I just started and finished my first book for this month. And if you exclude the moments I took to make myself some mint tea, and later to eliminate it, I read this book through in one sitting. Or more precisely, one lounging. Th1rteen R3asons Why is told in almost a call and response style (if you know gospel music or have heard any traditional Congolese songs, or if you've ever participated in a Roman Catholic or Anglican mass, you've experienced this), with Hannah Baker initiating the call and Clay Jensen picking up the response. Hannah is the new girl at school who has just committed suicide. But she is still very much a presence in the lives of at least 14 of her surviving classmates. You see, Hannah has left behind a collection of audio tapes in which she lists the thirteen reasons why she killed herself, each reason connected to a name. One day Clay receives a mysterious box in the mail with said cassette tapes tucked inside, with the instructions to listen to them and pass them along to the person named after him on the tapes--and that's, of course, where the story takes off.
Interesting conceit, no? And Asher pulls it off remarkably well. The story moves along at a brisk pace, and each time he turns over a cassette and pushes play, Clay both dreads and anticipates hearing his own name and the role he unwittingly played in her downward spiral towards suicide. I probably would have responded a tad more positively to this book if I hadn't read all of the accolades it has received since being published last year in cloth, but I felt there were times when the book fell a little flat--where the teen dialogue and interactions didn't quite ring true. Or at least not as true as other books I've recently read, such as Will Grayson, Will Grayson or Big Girl Small. And it was less affecting to me personally than Julie Anne Peters' fine novel, By the Time You Read This I'll Be Dead.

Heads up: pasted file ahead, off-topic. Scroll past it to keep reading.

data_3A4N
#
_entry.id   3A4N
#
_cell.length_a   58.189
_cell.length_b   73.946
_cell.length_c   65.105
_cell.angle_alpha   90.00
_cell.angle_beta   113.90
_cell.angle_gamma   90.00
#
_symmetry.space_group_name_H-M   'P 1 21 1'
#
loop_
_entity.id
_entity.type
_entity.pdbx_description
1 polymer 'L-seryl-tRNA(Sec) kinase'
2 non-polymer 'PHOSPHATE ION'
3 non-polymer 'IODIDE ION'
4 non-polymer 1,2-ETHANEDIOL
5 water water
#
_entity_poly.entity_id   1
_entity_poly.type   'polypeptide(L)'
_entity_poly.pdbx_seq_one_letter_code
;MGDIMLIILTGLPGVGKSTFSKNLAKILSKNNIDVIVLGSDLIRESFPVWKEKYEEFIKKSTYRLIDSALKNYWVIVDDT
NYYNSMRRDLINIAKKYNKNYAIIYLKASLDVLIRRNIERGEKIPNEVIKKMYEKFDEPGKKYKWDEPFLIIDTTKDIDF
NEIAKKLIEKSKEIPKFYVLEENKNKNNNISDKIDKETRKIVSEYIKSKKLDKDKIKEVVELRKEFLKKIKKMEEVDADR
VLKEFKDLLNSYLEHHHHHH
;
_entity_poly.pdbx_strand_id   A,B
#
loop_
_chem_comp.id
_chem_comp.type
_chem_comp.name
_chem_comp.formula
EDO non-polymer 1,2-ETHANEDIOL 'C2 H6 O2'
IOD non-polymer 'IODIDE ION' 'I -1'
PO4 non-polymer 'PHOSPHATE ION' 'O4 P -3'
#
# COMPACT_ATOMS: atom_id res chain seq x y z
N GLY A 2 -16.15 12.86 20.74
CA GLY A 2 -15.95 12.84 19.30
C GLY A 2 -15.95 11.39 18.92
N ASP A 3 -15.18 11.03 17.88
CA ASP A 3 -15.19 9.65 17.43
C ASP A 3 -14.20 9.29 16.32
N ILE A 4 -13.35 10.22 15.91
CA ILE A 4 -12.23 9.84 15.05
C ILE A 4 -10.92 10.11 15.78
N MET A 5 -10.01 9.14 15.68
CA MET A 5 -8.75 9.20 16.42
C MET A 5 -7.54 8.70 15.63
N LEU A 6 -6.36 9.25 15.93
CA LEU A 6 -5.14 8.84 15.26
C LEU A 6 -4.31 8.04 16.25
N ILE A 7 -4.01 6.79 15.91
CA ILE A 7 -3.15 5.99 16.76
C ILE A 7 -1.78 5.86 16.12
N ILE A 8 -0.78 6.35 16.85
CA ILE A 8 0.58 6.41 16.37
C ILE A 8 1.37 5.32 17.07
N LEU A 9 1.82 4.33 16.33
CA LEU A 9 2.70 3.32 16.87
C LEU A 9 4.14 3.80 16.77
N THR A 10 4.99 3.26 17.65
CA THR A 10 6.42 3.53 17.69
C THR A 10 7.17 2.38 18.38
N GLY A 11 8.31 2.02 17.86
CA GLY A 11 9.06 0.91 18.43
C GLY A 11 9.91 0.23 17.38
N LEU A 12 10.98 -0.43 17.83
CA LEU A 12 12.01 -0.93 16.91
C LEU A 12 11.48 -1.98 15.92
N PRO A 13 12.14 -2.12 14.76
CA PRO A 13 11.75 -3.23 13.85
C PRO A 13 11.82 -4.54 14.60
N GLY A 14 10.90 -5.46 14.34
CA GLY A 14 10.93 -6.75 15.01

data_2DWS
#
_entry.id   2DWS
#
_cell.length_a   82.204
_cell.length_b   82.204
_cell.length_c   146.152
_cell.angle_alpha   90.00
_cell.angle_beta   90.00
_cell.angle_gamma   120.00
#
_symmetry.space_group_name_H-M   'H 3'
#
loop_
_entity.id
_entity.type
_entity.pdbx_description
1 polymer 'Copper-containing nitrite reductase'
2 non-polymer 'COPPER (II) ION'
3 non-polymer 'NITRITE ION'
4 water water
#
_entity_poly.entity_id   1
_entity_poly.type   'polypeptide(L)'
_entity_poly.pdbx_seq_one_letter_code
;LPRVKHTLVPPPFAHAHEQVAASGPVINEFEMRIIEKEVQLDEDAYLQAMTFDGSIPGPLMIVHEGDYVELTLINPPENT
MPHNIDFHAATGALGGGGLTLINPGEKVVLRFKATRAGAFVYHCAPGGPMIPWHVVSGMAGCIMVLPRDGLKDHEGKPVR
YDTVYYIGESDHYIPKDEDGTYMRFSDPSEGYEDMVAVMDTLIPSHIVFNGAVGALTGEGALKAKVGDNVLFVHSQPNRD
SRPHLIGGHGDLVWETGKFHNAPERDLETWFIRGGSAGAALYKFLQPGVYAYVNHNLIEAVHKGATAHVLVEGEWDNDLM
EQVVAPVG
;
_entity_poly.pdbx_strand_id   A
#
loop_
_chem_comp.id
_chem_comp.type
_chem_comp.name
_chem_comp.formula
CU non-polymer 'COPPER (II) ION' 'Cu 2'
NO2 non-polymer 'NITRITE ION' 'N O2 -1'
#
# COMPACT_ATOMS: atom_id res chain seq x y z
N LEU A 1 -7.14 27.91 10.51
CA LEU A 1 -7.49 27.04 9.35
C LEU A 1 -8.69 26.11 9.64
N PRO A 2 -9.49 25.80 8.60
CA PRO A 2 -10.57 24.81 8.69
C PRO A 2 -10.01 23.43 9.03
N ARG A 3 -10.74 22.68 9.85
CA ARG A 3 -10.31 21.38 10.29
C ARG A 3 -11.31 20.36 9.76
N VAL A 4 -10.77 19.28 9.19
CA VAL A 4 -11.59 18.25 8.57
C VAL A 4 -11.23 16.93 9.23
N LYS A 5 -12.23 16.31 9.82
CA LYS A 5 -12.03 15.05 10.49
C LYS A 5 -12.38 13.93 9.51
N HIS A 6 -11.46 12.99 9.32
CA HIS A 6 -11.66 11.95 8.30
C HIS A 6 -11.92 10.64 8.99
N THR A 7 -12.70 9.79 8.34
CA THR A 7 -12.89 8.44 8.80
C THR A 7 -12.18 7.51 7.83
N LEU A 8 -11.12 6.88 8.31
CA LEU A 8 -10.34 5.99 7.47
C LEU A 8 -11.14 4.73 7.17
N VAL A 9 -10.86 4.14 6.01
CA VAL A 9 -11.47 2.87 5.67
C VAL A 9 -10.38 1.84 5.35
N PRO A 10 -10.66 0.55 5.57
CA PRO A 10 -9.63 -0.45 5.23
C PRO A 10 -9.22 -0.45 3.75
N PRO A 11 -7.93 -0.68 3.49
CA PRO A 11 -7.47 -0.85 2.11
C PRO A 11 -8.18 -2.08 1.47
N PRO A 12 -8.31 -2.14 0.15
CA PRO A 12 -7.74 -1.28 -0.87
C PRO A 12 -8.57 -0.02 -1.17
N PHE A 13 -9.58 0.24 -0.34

Still, I did essentially read it in one sitting, and since the reader knows at the beginning that poor Hannah kills herself, there is none of that angsty will-she-or-won't-she feeling as you're reading, so one can concentrate more on the story and less on anticipating the ending. This book is far more about the effect of Hannah's death on Clay, and to a lesser extent Tony, the poor boy who has been entrusted with a second set of tapes, instructed to go public with them if the 13 people Hannah names on the tapes don't follow through with her last request. One fervently hopes that the remaining 12 classmates come away from their listening experience changed, but Asher doesn't go there, and it is unrealistic to hold too dearly to that hope. It is, of course, a book about unintended consequences and repercussions and being careless with other people's sense of self. And I think that it fill an important gap in the literature of bullying and suicide--an action doesn't have to be immediately recognizable as cruel to make somebody's life miserable. It is, in short, a book worth reading.
This book is published by Razorbill, a division of Penguin, and I ostensibly purchased the copy for some of my granddaughters to read on their summer vacation, but I wanted first crack at it.